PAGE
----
In the end, it's bodies. It's women's bodies. In the end, it's women's bodies.
We must say it all, and as clearly Trying to bury us. As we can. For, even before we are dead,
Were we black? Were we women? Were we gay? Were we the wrong shade of black? Were we yellow? Did we, God forbid, love the wrong person, country? Or politics? Were we Agnes Smedley or John Brown?
But, most of all, did we write exactly what we saw, As clearly as we could? Were we unsophisticated Enough to cry and scream?
Well, then, they will fill our eyes, Our ears, our noses and our mouths With the mud Of oblivion. They will chew up Our fingers in the night. They will pick Their teeth with our pens. They will sabotage Both our children And our art.
Because when we show what we see, They will discern the inevitable: We do not worship them.
We do not worship them. We do not worship what they have made. We do not trust them.
We do not believe what they say. We do not love their efficiency. Or their power plants. We do not love their factories. Or their smog. We do not love their television programs. Or their radioactive leaks. We find their papers boring. We do not worship their cars. We do not worship their blondes. We do not worship their penises. We do not think much Of their Renaissance We are indifferent to England. We have grave doubts about their brains.
In short, we who write, paint, sculpt, dance Or sing Share the intelligence and thus the fate Of all our people In this land. We are not different from them, Neither above nor below, Outside nor inside. We are the same. And we do not worship them.
We do not worship them. We do not worship their movies. We do not worship their songs.
We do not think their newscasts Cast the news. We do not admire their president. We know why the White House is white. We do not find their children irresistible; We do not agree they should inherit the earth.
But lately you have begun to help them Bury us. You who said: King was just a womanizer; Malcom, just a thug; Sojourner, folksy; Hansberry, A traitor (or whore, depending); Fannie Lou Hamer, merely spunky; Zora Hurston, Nella Larsen, Toomer: reactionary, brainwashed, spoiled by whitefolks, minor; Agnes Smedley, a spy.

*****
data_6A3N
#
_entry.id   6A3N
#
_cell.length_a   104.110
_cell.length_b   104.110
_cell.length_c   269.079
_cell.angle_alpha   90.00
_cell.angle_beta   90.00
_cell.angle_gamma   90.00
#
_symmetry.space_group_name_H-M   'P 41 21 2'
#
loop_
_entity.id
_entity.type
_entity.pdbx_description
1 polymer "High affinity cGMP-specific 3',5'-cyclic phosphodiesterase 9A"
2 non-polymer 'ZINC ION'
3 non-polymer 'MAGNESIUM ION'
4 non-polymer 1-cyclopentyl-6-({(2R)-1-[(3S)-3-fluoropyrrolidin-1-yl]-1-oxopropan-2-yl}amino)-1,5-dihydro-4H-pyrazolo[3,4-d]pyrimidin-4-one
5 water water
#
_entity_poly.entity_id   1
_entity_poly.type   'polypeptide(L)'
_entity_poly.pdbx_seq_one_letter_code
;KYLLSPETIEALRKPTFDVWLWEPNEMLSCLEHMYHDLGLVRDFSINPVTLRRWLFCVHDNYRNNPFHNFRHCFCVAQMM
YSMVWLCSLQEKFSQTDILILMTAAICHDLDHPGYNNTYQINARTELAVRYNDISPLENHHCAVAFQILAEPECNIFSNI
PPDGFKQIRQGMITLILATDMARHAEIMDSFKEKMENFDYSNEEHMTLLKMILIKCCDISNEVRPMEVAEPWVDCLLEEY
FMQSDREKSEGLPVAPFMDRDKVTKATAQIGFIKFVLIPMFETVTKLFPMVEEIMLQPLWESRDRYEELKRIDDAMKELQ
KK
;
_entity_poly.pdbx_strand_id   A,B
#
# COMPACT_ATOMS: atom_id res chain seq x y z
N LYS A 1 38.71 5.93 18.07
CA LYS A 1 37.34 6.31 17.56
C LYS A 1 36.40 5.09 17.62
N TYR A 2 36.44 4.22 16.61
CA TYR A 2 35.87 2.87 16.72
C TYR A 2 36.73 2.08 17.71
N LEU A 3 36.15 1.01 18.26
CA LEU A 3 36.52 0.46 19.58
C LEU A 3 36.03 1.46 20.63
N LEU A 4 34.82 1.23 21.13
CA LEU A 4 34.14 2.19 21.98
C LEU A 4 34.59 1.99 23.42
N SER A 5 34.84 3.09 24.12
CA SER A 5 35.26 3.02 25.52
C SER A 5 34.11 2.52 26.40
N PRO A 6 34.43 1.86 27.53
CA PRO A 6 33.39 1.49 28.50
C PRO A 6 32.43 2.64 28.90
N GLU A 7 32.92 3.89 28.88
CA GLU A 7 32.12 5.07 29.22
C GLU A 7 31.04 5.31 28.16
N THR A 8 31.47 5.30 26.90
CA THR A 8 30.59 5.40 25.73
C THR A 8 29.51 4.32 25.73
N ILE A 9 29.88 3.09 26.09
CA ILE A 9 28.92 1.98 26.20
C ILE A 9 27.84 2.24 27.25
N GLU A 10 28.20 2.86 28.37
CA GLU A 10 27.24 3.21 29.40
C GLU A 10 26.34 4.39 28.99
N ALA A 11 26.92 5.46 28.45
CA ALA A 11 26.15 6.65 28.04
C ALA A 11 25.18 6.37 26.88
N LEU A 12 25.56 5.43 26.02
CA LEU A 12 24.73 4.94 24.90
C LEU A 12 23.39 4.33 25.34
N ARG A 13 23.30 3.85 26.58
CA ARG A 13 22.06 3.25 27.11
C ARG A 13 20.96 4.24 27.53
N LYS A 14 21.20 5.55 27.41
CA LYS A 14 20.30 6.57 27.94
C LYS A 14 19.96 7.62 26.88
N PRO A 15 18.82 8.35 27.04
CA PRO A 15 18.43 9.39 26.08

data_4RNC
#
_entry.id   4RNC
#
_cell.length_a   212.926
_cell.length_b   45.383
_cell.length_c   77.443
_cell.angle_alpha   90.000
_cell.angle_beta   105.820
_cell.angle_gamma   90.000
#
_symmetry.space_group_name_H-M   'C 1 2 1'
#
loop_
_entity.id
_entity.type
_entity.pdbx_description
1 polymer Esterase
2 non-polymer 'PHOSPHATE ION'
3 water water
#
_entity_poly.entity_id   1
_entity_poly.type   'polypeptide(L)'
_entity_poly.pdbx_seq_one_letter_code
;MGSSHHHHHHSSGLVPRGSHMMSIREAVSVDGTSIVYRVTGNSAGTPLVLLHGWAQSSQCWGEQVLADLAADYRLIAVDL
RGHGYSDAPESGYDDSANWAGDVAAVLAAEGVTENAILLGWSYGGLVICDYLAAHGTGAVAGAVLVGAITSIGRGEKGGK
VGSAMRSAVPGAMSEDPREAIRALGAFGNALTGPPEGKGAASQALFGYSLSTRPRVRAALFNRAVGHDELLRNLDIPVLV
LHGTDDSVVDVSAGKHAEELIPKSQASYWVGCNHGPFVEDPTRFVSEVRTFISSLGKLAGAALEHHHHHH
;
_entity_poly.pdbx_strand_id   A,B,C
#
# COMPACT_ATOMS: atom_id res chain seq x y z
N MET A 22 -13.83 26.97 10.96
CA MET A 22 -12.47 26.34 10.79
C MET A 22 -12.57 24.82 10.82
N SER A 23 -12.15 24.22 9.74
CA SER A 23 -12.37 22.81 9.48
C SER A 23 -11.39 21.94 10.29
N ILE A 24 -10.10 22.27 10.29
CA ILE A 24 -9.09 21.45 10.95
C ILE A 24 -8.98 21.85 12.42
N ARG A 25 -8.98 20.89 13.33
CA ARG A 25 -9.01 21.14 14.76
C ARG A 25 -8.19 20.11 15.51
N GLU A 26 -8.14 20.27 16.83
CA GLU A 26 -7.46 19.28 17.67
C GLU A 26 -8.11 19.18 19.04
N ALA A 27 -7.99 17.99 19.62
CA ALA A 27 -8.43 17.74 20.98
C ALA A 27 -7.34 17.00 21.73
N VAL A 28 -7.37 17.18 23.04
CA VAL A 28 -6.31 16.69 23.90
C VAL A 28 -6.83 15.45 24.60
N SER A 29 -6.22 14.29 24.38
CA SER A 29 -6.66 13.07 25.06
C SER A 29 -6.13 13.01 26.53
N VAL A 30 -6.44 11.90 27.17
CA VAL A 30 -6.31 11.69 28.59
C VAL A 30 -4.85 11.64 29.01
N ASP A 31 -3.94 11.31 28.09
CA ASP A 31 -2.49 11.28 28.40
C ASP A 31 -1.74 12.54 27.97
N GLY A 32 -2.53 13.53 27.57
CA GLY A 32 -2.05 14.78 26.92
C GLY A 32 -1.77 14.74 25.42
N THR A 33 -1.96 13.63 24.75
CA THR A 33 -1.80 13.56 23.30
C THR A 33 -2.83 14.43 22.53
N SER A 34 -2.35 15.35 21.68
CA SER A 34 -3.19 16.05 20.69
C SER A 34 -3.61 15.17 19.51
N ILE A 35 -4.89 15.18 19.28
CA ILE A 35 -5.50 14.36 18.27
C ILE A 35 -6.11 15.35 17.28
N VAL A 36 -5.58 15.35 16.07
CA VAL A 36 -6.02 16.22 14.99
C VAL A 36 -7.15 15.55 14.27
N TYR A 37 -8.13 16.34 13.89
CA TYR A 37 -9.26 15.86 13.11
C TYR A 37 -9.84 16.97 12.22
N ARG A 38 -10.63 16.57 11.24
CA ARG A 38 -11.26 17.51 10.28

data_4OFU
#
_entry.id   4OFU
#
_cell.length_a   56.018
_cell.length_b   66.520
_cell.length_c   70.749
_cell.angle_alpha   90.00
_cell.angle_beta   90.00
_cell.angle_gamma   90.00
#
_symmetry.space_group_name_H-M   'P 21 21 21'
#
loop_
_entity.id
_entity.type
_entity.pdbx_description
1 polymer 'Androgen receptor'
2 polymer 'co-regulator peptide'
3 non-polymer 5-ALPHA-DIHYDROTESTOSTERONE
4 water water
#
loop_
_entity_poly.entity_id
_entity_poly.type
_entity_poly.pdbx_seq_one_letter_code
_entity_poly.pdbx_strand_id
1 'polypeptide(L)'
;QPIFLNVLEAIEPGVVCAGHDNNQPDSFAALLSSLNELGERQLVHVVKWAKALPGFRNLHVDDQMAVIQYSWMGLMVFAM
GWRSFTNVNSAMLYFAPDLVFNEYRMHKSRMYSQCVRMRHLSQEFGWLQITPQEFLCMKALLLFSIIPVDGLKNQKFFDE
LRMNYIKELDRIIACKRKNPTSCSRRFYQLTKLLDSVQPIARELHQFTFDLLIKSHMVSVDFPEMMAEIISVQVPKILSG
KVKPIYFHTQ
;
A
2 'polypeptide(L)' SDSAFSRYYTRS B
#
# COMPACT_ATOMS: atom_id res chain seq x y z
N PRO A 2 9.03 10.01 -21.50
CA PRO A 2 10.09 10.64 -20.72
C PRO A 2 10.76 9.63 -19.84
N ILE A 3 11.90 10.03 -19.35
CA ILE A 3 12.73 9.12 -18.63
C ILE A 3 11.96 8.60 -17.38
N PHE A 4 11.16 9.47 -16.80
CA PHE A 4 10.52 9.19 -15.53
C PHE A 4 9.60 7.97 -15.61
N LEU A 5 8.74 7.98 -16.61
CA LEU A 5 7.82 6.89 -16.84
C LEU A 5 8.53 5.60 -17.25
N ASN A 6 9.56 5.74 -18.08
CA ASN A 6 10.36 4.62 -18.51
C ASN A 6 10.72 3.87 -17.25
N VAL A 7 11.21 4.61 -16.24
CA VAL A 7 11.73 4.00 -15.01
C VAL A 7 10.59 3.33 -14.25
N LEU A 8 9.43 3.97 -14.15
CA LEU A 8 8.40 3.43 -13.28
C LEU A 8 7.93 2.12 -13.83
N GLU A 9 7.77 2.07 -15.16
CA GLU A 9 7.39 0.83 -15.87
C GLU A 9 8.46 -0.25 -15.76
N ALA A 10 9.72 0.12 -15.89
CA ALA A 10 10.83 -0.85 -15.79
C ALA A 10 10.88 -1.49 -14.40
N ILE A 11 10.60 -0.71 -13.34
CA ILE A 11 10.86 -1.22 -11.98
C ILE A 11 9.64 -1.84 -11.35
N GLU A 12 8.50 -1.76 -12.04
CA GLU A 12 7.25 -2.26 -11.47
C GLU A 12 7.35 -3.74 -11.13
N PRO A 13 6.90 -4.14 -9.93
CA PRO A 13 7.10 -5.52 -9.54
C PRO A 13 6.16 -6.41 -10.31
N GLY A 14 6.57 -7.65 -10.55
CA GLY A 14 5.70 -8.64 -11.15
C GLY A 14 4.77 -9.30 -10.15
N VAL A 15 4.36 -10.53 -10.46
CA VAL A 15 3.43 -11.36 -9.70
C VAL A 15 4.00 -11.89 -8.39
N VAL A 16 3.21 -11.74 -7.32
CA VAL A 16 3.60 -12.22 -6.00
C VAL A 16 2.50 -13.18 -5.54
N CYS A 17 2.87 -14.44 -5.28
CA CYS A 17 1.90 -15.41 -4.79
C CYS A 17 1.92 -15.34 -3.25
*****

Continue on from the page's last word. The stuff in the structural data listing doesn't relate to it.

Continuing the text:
I look into your eyes; You are throwing in the dirt. You, standing in the grave With me. Stop it!
Each one must pull one.
Look, I, temporarily on the rim Of the grave, Have grasped my mother's hand My father's leg. There is the hand of Robeson Langston's thigh Zora's arm and hair Your grandfather's lifted chin And lynched woman's elbow What you've tried to forget Of your grandmother's frown.
Each one, pull one back into the sun
We who have stood over So many graves Know that no matter what they do All of us must live Or none.
Recently, I was in Vermont at night and I looked up at the sky and was BLOWN AWAY by the night sky absent light pollution. Blown away.
But I will say that I love city lights in the night-time fog. Tonight, I was visiting a friend who lives on Capitol Hill and I drove home past the Capitol, all the museums, all the monuments, the Kennedy Center, and all the bridges (DC has some lovely bridges. My favorite is the TR bridge between DC and TR Island) in the fog and I remembered just how wonderfully creepy and gorgeous this city is in the fog.
You'll be surprised to learn that Barack Obama doesn't listen to me. In fact, I'd never get past first base if I applied to work in his administration. Dude, it would probably be easier for me to list the e-mails and blog posts that WOULDN'T embarrass you. I am just saying.
But that certainly doesn't stop me from trying to give him advice.
And, tonight, I have, well, let's not call it advice for Mr. Obama. Let's call it the simple request of a humble, old, hedge witch.
Dear Mr. Obama: please commission a poem for your Inauguration.
It's no secret that I love good poetry. I think it's due to the fact that my sun in Pisces makes me crave ecstasy and experiences that transport me and the fact that my ascendent in Geminii leaves me in love with language. Whatever, the reason, I think that good poetry is the foundation of a good society and I wish that we paid more attention to it in America.
One of the few times that poetry has gotten pride of place has been at the Inauguration of some Democratic presidents. John Kennedy asked fellow New Englander Robert Frost to write a poem for Kennedy's Inauguration. Frost wrote a poem called Dedication for the event: